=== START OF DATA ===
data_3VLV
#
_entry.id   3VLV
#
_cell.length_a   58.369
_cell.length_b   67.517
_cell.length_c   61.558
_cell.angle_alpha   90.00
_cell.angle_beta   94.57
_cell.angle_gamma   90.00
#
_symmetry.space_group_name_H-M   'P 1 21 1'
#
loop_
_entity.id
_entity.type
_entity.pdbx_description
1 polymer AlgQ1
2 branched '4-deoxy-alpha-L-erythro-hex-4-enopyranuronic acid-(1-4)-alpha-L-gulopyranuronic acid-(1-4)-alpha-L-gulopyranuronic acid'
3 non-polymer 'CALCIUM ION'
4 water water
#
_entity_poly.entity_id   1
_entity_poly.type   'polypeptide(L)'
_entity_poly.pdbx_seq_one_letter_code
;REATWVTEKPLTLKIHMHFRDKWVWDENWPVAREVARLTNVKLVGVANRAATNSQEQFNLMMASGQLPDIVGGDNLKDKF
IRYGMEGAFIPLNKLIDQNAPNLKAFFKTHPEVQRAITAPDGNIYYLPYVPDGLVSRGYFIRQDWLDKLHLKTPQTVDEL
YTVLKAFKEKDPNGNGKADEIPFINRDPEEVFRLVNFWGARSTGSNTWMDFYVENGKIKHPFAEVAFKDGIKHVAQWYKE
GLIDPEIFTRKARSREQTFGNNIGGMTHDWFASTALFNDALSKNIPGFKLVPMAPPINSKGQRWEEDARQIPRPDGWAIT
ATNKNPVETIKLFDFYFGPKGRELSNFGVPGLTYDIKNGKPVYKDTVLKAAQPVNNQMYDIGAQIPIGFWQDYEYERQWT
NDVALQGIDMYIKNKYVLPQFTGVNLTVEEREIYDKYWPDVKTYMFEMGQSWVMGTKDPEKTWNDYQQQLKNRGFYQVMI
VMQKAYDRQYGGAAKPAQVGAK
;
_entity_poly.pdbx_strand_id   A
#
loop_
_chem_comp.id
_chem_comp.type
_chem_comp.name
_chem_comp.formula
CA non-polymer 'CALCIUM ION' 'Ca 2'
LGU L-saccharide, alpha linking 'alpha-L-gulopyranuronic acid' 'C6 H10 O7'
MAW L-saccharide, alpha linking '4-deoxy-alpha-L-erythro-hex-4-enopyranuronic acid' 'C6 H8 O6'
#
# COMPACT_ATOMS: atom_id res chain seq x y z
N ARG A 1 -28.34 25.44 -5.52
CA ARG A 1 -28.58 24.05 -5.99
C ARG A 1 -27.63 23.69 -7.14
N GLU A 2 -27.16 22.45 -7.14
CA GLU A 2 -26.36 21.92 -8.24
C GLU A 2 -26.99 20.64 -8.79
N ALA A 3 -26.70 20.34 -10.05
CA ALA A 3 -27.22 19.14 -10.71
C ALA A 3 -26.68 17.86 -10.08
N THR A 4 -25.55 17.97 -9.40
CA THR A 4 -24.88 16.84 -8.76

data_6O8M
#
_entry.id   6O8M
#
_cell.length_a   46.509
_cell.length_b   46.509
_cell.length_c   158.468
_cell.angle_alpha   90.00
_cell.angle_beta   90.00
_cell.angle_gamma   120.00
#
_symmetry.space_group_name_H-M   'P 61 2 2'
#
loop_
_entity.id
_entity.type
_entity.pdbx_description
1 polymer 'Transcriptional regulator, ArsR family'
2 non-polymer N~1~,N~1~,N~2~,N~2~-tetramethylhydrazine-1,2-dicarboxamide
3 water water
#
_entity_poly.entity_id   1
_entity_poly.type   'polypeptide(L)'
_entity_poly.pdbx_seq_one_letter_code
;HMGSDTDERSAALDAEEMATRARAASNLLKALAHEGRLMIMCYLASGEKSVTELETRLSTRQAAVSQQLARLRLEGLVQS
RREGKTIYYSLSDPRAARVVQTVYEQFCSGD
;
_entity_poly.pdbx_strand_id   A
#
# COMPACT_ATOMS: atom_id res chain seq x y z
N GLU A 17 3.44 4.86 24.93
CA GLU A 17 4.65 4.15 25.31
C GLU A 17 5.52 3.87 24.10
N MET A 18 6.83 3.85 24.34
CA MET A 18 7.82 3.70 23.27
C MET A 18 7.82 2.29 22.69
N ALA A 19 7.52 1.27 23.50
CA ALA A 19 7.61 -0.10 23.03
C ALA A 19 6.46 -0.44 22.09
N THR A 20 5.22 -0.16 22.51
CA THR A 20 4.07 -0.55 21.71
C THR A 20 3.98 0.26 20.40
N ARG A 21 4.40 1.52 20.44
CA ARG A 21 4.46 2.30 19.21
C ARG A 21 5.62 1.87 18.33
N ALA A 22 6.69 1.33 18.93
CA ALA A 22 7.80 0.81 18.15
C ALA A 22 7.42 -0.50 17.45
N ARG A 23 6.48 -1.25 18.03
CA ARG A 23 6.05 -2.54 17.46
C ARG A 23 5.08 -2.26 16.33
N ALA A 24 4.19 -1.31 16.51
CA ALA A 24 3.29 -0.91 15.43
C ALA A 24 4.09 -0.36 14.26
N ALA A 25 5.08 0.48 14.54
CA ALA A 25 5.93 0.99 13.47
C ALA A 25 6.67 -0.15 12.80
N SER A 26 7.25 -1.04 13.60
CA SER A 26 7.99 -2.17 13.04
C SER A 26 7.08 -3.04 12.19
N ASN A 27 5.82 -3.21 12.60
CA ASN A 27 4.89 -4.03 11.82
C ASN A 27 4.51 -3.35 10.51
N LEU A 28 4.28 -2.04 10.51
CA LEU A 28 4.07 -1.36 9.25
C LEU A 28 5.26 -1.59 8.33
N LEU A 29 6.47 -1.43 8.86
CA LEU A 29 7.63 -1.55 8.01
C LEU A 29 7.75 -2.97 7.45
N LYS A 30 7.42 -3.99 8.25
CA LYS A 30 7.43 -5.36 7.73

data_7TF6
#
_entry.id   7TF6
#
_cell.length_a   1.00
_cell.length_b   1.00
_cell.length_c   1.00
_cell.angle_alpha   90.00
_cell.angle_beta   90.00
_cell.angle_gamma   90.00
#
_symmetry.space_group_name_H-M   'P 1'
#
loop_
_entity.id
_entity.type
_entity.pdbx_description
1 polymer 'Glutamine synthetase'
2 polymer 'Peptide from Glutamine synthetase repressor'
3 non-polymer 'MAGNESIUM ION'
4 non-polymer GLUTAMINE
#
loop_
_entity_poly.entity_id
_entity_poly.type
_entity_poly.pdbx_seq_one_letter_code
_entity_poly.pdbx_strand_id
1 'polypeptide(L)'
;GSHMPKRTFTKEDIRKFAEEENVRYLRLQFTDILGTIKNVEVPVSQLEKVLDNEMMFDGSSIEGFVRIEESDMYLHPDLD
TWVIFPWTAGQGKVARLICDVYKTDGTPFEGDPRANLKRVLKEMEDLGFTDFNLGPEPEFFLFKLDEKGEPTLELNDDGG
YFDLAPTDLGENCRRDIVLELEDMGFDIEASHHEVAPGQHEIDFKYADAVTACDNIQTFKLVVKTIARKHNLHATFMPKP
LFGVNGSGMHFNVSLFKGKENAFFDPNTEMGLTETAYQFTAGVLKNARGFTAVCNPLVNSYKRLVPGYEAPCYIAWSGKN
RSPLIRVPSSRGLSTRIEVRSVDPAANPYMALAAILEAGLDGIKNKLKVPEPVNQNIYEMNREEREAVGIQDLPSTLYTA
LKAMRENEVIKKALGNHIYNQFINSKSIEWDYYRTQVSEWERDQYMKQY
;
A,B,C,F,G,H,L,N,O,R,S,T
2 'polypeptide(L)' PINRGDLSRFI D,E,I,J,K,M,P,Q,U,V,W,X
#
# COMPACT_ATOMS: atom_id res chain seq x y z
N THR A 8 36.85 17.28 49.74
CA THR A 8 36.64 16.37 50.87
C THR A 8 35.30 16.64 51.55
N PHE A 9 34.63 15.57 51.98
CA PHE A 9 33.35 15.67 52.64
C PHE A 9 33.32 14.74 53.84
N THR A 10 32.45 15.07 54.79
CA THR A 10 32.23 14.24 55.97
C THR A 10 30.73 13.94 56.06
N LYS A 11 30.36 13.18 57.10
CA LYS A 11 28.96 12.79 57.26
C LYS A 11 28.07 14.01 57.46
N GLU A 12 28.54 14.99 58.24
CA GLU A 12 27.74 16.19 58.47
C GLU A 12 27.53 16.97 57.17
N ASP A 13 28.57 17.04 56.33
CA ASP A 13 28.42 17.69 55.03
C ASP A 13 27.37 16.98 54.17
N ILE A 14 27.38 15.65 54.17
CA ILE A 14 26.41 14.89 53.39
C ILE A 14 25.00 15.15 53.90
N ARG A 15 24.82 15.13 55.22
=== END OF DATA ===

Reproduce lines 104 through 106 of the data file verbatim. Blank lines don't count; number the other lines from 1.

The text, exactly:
C ALA A 22 7.42 -0.50 17.45
N ARG A 23 6.48 -1.25 18.03
CA ARG A 23 6.05 -2.54 17.46